Buddhism & Hunduism
Most historians agree that Buddhism originated in northern India in the 5th century B.C.E. The tradition traces its origin to Siddhartha Gautama (or Gotama), who is typically referred to as the Buddha (literally the "Awakened" or "Enlightened One"). Siddhartha observed the suffering in the world and set out to find an antidote. Through meditation and analysis, he attained an enlightened state of being that marked the end of attachments (and therefore suffering), and ultimately, upon his death, release from the cycle of rebirth (samsara). The Buddha's teachings are often summarized in the Four Noble Truths, which form the basis of the first sermon he delivered after attaining enlightenment, and the Eightfold Path, which provides a basic guide for how to live in the world. The most practiced regions are East Asia, South East Asia and some parts of South Asia. Approximately 376 million people follow the Buddhist religion. Hinduism:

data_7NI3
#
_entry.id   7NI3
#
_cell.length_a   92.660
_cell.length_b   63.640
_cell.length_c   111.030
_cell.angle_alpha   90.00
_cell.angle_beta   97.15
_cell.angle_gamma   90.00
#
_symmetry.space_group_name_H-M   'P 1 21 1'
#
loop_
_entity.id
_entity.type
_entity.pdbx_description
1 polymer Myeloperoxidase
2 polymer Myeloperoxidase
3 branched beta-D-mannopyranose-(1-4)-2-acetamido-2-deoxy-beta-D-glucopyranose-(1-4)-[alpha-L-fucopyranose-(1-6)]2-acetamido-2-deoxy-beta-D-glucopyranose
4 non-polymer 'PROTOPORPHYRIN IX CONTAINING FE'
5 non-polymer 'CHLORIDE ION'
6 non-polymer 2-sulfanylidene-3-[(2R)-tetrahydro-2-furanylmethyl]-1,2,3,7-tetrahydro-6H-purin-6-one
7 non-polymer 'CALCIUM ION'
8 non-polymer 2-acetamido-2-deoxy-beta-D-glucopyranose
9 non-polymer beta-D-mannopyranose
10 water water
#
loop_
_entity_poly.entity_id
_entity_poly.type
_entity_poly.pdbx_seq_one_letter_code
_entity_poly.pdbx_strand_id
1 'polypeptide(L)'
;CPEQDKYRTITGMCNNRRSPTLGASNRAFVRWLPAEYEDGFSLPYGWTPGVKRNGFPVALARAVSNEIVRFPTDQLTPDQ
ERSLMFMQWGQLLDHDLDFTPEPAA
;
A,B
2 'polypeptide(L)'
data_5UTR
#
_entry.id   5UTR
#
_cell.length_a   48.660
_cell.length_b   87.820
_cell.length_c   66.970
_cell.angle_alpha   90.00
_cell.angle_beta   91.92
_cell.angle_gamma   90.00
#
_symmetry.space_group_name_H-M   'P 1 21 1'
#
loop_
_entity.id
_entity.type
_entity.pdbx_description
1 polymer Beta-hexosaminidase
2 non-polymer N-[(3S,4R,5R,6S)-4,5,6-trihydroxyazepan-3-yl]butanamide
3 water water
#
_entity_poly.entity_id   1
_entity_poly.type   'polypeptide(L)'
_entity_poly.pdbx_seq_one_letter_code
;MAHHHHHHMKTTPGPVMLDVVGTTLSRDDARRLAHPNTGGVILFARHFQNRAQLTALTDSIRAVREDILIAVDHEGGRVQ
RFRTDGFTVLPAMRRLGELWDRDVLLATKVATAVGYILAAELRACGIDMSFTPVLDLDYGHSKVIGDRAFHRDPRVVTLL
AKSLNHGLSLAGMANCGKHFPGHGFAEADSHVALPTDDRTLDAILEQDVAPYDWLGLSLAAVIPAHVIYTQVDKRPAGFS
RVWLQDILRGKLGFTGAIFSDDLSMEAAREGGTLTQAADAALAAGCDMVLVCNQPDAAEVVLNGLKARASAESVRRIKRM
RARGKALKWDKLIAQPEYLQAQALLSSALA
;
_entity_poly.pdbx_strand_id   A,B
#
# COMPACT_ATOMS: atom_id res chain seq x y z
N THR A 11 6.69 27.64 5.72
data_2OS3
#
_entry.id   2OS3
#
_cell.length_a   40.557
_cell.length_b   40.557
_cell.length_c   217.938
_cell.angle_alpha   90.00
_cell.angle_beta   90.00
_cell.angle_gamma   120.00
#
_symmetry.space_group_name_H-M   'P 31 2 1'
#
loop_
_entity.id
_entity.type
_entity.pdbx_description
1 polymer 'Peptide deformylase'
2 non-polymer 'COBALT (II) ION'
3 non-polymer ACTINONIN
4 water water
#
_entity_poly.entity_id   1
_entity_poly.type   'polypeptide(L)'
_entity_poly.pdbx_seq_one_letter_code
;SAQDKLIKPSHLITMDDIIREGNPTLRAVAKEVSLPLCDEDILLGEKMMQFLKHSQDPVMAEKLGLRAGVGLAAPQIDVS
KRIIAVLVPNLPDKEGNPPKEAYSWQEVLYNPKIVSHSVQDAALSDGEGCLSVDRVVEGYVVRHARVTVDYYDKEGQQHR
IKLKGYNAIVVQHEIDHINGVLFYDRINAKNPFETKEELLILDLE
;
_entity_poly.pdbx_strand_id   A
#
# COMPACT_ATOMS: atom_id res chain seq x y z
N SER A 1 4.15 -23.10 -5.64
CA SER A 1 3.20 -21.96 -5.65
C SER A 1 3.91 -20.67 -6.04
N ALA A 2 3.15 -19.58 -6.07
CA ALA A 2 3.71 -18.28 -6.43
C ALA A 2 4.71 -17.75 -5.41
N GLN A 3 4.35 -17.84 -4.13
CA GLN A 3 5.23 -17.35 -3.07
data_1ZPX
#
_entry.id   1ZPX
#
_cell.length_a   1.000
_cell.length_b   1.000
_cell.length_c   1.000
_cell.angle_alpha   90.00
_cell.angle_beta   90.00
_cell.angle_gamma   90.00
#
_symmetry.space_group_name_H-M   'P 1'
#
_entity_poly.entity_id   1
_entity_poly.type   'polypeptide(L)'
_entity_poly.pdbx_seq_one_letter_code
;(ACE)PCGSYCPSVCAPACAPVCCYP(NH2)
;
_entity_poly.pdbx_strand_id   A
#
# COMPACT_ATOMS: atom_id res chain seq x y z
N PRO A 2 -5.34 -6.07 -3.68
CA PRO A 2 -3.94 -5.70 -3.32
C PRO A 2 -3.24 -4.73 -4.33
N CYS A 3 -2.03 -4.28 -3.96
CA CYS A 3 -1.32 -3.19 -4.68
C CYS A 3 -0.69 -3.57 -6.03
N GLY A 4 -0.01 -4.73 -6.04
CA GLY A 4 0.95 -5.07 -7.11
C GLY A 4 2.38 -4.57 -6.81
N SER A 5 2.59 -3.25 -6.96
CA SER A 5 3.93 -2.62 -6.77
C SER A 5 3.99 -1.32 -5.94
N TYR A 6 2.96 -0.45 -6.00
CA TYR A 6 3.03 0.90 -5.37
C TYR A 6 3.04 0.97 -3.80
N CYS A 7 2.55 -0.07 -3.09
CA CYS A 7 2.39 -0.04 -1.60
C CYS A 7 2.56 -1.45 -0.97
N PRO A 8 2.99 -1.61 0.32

Hinduism is a collective term applied to the many philosophical and religious traditions native to India. Hinduism has neither a specific moment of origin nor a specific founder. Rather, the tradition understands itself to be timeless, having always existed. Indeed, its collection of sacred texts is known, as a whole, as Sanatana Dharma, "The Eternal Teaching." It is thus a complex tradition that encompasses numerous interrelated religious doctrines and practices that have some common characteristics but which lack any unified system of beliefs and practices. Hinduism encompasses a number of major sects, as well as countless subsects with local or regional variations. On one level, it is possible to view these sects as distinct religious traditions, with often very specific theologies and ritual traditions; on another level, however, they often understand themselves to be different means to reach a common end. Hinduism is practiced in many countries, but the country with the largest population of Hindus...
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